Zorazhuang /
1 June 2018AmericasAlice Rayol Sandes

Medicine for the millions

Brazil has a population of over 200 million, two-thirds the size of the US population, and the country may turn out to be one of the largest pharmaceutical markets in the world. According to data obtained from Interfarma, in 2017 Brazil occupied eighth position in the global ranking of pharmaceutical markets, and in 2021 it is expected to reach fifth position.

The Brazilian Institute of Geography and Statistics (IBGE) recorded that in 2013, the total expenditure of the country on healthcare goods and services was approximately $125 billion (BRL 424 billion), which accounted for 8% of the country’s GDP.

The Brazilian Health system, the Sistema Único de Saúde (SUS), provides integral and universal access to healthcare for every citizen, making it the largest healthcare system in the world (Brazil is the only member of the World Health Organization providing unrestricted free access to healthcare for over 200 million people). About two-thirds of the Brazilian population depend exclusively on the public sector to access treatment; the other third have some kind of private insurance but also resort to the public system for healthcare.

A report from the Institute of Applied Economic Research (IPEA), analysing the evolution of government expenditure on medicaments, estimated that in 2016 a total of over $5.5 billion (BRL 18.6 billion) was spent on the purchase of medicines for the SUS. From 2010 until 2016, there was an increase of 30% in the total payment made by the government on medicaments.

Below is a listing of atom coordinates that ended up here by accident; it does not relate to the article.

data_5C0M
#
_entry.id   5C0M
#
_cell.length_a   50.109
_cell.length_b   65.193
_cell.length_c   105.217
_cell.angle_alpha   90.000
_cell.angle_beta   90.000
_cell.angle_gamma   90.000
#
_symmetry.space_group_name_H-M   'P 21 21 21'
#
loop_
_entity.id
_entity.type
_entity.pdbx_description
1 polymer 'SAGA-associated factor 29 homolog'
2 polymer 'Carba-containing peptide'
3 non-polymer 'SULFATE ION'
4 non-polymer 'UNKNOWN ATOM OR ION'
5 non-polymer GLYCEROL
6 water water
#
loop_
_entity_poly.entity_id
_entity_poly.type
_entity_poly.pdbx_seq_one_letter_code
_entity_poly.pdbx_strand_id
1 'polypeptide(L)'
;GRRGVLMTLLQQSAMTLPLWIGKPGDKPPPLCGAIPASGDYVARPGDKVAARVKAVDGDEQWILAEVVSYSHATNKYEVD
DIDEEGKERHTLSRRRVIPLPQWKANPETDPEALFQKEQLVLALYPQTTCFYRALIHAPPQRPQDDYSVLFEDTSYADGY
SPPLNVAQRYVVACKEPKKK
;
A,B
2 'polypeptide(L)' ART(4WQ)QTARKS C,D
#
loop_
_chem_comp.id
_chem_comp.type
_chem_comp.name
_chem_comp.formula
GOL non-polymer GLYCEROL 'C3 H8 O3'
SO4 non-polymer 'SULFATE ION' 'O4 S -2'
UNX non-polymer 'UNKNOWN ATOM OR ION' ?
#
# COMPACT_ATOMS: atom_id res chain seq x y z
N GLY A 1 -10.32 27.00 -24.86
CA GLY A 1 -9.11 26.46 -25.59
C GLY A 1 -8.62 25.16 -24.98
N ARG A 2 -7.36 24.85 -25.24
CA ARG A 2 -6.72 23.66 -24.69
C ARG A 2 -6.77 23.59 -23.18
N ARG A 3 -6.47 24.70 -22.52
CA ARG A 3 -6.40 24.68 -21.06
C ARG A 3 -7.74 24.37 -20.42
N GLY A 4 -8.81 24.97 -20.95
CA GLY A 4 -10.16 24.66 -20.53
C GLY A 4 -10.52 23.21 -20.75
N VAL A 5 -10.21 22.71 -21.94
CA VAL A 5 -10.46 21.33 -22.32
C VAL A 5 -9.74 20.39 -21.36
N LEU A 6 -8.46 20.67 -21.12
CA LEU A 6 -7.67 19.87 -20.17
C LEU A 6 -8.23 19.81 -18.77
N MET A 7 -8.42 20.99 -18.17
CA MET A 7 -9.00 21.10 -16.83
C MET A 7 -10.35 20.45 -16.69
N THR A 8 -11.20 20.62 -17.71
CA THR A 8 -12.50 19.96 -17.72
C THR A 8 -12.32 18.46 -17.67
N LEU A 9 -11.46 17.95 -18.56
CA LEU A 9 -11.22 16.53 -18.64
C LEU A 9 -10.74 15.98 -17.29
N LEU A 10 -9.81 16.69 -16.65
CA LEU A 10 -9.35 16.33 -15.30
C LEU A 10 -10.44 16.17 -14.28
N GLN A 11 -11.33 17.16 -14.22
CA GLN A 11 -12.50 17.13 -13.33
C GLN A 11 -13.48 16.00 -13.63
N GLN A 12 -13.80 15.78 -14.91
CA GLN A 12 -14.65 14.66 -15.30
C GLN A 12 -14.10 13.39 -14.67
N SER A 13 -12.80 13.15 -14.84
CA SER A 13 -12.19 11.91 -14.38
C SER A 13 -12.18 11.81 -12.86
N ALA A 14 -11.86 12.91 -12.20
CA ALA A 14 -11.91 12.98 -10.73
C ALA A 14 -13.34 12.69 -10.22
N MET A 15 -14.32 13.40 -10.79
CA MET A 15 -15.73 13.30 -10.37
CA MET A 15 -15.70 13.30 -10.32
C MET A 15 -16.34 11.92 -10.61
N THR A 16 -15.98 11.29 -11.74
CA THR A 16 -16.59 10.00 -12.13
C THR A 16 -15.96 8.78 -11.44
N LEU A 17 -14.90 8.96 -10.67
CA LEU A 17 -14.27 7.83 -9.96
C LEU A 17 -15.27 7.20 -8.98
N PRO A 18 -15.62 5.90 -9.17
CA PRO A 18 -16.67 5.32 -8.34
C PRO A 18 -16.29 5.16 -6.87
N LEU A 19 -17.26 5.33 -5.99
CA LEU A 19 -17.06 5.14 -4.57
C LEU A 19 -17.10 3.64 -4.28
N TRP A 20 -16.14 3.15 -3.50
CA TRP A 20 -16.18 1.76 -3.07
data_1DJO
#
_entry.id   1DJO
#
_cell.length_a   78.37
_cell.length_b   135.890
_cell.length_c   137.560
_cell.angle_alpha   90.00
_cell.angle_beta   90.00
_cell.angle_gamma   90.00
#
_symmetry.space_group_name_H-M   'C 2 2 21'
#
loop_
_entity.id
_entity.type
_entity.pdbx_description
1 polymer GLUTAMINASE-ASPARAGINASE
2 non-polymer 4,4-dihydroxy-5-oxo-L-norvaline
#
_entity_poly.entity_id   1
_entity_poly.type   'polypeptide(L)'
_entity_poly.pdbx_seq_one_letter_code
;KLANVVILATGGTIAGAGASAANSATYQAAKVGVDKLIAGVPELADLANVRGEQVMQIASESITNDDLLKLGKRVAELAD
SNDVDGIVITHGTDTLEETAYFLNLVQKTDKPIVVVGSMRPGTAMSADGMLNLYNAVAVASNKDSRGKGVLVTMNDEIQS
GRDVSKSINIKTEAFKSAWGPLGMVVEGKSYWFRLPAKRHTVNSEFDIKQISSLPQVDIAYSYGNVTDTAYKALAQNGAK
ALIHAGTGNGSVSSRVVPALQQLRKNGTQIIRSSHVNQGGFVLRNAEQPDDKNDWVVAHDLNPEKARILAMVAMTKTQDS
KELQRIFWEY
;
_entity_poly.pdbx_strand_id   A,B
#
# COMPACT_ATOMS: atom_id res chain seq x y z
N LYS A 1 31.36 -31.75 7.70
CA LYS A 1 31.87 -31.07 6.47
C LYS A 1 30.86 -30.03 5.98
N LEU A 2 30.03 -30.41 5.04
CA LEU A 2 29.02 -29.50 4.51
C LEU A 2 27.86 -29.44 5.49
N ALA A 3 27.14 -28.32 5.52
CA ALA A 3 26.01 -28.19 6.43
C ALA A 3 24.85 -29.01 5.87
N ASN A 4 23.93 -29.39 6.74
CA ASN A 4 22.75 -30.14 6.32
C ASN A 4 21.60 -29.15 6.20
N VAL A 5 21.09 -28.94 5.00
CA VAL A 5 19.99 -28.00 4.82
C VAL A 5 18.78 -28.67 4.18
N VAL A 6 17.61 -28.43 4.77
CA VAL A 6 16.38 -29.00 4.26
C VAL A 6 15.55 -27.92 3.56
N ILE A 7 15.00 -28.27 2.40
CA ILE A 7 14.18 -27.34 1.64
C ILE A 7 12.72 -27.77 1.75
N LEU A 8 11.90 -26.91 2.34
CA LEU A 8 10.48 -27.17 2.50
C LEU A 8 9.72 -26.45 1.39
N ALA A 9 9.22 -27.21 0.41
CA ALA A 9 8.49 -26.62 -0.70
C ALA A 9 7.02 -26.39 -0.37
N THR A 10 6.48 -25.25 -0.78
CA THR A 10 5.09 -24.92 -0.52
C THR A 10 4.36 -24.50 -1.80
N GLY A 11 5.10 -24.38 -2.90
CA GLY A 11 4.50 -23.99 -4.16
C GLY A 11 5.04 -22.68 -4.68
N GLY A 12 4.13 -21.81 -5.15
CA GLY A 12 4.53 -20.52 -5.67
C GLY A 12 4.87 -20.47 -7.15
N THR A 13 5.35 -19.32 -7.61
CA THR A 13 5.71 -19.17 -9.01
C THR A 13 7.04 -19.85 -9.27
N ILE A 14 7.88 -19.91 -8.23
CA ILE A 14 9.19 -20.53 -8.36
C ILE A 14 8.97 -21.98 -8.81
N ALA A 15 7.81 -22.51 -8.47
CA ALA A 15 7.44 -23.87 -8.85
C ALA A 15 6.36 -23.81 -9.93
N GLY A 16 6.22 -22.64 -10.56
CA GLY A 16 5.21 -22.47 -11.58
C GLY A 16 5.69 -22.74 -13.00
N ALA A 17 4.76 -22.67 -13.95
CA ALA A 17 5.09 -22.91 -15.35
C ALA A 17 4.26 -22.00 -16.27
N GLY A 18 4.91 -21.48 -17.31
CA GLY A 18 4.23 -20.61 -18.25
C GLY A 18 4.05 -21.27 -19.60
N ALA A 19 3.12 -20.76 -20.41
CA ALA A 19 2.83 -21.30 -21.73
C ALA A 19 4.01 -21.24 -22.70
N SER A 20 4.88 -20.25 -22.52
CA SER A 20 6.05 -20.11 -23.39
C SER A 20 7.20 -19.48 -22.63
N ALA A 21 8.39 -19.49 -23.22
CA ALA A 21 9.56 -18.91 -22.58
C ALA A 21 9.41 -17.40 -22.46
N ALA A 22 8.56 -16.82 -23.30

There is increasing concern in the government about the costs of medicines to supply the healthcare system. In this context, the Ministry of Health reported that biologicals represent 5% of the total medicaments offered by the SUS, but they correspond to 43% of the total expenditure of the government on medicaments. Most biologicals are imported, as there is insufficient local production of these products, thereby creating a technological dependency of the system on foreign providers.

Development partnerships

With the purpose of fostering the national industry to manufacture biological products and establish a biotechnology-based industry within the country, the Brazilian government has been making efforts to acquire and internalise health technology.

One of the main initiatives consists of productive development partnerships (PDPs). The emerging PDP system ultimately aims at providing affordable locally produced healthcare products, which will be purchased at lower prices than the ones currently available, besides contributing to the technological development of the country.

The Ministry of Health estimates that the national manufacture of biologicals will result in savings of around $66 million (BRL 225 million) every year.

It is envisioned that besides contributing to the technological development of the country, the local production of biologicals will generate new jobs, avoid problems and delays with the importation of medicaments produced abroad, improve access to drugs and lower the expenses of the Ministry of Health. Therefore, the PDP system is intended to contribute to the overall technological development of the country and also enhance patients’ healthcare.